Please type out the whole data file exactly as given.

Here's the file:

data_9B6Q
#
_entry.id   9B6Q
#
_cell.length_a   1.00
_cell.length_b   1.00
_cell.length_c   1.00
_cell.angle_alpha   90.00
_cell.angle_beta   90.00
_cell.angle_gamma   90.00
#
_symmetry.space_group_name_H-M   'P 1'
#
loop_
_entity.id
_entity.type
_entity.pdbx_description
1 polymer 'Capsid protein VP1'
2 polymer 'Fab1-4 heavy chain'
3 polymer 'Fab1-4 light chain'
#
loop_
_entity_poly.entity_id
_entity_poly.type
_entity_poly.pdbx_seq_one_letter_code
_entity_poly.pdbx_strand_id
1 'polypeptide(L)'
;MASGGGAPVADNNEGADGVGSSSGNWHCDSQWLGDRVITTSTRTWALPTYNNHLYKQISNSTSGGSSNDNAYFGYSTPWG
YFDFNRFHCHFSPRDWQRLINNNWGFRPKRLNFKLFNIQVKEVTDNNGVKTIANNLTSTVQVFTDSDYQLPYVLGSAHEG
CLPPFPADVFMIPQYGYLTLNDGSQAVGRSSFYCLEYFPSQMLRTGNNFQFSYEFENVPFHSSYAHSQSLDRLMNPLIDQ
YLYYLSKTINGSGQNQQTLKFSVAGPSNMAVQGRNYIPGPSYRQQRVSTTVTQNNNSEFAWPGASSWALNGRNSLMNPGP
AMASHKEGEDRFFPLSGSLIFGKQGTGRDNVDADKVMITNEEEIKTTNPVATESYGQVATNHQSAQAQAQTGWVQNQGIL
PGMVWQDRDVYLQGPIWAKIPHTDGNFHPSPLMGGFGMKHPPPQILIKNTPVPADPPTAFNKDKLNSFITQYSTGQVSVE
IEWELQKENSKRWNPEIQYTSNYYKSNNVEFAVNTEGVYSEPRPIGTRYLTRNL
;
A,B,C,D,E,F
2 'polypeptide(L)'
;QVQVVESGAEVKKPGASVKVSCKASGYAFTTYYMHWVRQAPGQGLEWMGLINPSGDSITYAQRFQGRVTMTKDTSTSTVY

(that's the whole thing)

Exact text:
data_9B6Q
#
_entry.id   9B6Q
#
_cell.length_a   1.00
_cell.length_b   1.00
_cell.length_c   1.00
_cell.angle_alpha   90.00
_cell.angle_beta   90.00
_cell.angle_gamma   90.00
#
_symmetry.space_group_name_H-M   'P 1'
#
loop_
_entity.id
_entity.type
_entity.pdbx_description
1 polymer 'Capsid protein VP1'
2 polymer 'Fab1-4 heavy chain'
3 polymer 'Fab1-4 light chain'
#
loop_
_entity_poly.entity_id
_entity_poly.type
_entity_poly.pdbx_seq_one_letter_code
_entity_poly.pdbx_strand_id
1 'polypeptide(L)'
;MASGGGAPVADNNEGADGVGSSSGNWHCDSQWLGDRVITTSTRTWALPTYNNHLYKQISNSTSGGSSNDNAYFGYSTPWG
YFDFNRFHCHFSPRDWQRLINNNWGFRPKRLNFKLFNIQVKEVTDNNGVKTIANNLTSTVQVFTDSDYQLPYVLGSAHEG
CLPPFPADVFMIPQYGYLTLNDGSQAVGRSSFYCLEYFPSQMLRTGNNFQFSYEFENVPFHSSYAHSQSLDRLMNPLIDQ
YLYYLSKTINGSGQNQQTLKFSVAGPSNMAVQGRNYIPGPSYRQQRVSTTVTQNNNSEFAWPGASSWALNGRNSLMNPGP
AMASHKEGEDRFFPLSGSLIFGKQGTGRDNVDADKVMITNEEEIKTTNPVATESYGQVATNHQSAQAQAQTGWVQNQGIL
PGMVWQDRDVYLQGPIWAKIPHTDGNFHPSPLMGGFGMKHPPPQILIKNTPVPADPPTAFNKDKLNSFITQYSTGQVSVE
IEWELQKENSKRWNPEIQYTSNYYKSNNVEFAVNTEGVYSEPRPIGTRYLTRNL
;
A,B,C,D,E,F
2 'polypeptide(L)'
;QVQVVESGAEVKKPGASVKVSCKASGYAFTTYYMHWVRQAPGQGLEWMGLINPSGDSITYAQRFQGRVTMTKDTSTSTVY